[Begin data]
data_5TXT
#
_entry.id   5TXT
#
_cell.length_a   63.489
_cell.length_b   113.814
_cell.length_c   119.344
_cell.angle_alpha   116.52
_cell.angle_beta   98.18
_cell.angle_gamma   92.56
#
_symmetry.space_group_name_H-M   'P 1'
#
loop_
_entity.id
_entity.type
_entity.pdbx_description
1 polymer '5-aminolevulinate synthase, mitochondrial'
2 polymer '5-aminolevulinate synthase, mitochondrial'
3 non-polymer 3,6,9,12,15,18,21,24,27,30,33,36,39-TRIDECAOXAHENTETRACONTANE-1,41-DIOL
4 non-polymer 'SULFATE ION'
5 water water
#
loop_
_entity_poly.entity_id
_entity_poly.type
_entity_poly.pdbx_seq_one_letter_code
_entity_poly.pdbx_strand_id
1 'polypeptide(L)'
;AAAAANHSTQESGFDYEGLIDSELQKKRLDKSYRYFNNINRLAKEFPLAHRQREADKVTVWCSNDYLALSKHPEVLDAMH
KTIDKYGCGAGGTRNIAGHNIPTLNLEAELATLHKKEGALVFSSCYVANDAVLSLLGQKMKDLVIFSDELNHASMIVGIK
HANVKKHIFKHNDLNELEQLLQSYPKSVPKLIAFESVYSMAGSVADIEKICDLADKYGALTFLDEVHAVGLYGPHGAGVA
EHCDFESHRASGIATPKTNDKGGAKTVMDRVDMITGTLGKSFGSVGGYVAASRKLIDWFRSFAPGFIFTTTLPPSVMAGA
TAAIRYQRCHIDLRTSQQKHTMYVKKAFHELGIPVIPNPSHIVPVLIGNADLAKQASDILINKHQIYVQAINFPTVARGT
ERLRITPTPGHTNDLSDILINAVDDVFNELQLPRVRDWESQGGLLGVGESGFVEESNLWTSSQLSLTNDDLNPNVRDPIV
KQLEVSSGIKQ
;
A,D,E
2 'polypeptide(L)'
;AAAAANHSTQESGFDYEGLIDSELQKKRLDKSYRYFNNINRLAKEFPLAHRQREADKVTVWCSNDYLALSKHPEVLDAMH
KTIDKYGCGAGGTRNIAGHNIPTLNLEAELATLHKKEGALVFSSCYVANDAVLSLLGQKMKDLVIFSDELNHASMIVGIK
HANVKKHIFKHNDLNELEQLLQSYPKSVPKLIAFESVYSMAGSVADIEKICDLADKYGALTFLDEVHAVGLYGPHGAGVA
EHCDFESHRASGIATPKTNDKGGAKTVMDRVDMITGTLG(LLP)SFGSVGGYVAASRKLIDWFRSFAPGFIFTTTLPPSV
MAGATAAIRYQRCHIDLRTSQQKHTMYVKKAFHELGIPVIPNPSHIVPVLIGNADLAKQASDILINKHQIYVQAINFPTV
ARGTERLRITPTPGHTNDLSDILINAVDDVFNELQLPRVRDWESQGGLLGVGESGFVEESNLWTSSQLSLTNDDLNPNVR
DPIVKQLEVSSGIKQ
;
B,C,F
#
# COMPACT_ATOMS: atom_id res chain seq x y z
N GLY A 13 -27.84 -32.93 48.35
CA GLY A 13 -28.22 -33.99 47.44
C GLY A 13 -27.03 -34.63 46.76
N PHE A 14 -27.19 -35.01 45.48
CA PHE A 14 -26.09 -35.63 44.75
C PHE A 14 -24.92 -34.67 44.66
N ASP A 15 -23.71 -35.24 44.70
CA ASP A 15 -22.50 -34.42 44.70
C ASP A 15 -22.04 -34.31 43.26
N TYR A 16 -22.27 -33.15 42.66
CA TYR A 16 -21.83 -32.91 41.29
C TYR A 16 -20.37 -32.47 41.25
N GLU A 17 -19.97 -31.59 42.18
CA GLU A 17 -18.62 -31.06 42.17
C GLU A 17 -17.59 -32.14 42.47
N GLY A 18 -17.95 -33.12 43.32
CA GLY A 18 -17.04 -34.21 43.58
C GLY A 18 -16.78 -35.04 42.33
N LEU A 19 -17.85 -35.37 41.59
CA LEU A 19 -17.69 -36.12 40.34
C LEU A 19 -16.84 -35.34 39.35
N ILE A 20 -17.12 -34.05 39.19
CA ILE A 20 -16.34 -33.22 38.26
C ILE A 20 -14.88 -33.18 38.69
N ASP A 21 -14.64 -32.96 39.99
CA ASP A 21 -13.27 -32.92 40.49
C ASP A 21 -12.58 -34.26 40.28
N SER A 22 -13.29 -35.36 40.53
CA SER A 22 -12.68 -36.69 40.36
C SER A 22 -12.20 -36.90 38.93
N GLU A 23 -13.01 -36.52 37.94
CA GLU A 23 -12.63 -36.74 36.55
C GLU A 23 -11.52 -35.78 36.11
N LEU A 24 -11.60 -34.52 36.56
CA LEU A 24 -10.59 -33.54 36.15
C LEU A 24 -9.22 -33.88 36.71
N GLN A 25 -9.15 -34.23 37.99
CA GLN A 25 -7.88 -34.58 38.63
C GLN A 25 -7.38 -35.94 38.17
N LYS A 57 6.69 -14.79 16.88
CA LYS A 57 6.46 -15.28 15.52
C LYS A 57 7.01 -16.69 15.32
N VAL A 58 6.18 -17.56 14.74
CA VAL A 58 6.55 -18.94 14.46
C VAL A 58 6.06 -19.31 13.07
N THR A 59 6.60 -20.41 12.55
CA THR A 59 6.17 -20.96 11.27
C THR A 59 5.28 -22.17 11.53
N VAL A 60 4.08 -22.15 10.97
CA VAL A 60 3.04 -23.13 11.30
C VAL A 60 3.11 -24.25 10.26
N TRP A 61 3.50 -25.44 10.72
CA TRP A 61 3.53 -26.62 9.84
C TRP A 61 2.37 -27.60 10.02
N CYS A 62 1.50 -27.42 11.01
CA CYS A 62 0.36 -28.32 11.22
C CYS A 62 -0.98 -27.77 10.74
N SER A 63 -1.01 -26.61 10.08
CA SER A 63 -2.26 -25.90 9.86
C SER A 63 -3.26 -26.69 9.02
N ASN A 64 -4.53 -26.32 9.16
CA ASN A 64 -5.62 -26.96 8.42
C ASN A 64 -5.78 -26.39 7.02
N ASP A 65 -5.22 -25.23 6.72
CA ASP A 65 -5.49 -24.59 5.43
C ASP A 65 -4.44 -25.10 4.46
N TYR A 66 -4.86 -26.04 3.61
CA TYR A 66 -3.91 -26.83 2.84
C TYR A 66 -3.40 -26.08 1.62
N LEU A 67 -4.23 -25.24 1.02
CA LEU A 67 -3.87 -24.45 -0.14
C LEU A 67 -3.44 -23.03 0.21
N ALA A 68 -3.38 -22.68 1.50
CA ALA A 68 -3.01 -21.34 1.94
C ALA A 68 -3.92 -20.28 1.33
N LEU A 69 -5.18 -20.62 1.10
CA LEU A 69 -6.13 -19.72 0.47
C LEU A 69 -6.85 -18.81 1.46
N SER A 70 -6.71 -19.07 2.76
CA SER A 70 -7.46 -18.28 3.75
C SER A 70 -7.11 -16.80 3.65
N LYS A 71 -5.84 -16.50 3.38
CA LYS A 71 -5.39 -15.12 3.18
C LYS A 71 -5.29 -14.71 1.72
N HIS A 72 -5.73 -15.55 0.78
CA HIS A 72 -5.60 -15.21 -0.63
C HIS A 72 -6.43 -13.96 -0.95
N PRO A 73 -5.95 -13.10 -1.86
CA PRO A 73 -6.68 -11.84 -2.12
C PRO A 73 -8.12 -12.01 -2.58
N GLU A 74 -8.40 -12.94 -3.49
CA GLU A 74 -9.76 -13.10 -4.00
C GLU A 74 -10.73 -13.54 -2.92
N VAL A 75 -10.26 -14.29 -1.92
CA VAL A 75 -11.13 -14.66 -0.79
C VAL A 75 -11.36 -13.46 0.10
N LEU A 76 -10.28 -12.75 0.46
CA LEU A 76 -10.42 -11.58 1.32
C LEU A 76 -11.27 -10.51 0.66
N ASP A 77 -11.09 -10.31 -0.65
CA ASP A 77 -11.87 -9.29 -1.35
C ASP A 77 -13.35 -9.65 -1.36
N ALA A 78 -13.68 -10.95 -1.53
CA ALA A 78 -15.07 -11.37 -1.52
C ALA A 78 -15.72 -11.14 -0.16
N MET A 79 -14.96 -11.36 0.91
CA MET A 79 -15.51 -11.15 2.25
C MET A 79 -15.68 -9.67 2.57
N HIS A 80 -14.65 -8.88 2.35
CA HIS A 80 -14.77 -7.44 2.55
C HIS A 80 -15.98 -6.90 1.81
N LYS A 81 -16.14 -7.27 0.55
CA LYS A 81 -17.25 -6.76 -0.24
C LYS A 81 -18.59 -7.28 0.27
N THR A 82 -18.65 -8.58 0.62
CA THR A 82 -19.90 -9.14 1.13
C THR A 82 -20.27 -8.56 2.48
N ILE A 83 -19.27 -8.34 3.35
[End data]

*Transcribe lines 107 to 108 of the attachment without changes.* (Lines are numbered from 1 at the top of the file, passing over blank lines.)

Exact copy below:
C CYS A 62 -0.98 -27.77 10.74
N SER A 63 -1.01 -26.61 10.08